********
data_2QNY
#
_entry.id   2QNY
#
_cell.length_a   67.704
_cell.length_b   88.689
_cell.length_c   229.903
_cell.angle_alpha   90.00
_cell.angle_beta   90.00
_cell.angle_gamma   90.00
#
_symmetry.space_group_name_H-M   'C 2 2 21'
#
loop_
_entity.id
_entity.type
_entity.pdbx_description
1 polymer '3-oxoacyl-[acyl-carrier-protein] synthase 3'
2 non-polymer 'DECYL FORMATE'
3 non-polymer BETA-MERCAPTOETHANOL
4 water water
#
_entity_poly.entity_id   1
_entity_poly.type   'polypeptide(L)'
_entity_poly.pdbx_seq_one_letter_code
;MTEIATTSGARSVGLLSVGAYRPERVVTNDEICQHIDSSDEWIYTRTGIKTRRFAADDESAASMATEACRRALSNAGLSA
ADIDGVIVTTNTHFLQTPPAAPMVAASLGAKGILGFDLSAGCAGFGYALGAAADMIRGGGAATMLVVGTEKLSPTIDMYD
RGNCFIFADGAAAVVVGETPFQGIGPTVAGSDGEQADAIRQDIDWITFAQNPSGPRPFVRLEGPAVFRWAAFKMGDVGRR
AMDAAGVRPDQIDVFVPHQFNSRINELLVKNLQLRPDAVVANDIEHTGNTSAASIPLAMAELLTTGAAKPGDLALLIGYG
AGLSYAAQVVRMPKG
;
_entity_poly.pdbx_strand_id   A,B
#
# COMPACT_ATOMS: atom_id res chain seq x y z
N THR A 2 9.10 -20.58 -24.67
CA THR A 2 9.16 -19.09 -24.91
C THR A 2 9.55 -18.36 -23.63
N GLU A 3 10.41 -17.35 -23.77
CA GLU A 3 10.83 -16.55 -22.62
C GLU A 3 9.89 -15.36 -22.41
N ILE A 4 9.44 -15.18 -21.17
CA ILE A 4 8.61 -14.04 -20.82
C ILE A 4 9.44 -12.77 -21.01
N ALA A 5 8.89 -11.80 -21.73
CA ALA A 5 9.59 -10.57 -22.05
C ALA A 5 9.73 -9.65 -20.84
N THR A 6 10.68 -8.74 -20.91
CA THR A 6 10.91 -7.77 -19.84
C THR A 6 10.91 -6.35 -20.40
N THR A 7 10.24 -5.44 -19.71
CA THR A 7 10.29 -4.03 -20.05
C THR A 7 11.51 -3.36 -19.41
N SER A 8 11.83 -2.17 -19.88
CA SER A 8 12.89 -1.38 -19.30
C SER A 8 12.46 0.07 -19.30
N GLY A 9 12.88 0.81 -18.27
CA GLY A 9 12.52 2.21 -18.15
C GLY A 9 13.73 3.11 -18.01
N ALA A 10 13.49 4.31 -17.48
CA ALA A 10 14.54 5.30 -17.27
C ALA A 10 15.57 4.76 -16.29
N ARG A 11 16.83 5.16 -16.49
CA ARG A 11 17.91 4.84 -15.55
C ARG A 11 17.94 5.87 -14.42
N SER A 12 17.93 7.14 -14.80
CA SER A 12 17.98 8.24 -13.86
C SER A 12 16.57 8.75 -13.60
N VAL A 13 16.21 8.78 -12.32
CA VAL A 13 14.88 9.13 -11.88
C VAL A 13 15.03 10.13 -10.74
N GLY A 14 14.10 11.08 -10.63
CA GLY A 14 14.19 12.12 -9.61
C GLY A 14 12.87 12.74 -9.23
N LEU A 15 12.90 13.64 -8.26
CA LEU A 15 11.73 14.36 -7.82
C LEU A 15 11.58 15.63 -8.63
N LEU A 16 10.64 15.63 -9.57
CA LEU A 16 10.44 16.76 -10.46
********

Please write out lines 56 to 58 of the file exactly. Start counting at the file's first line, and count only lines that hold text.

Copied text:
N GLY A 9 12.88 0.81 -18.27
CA GLY A 9 12.52 2.21 -18.15
C GLY A 9 13.73 3.11 -18.01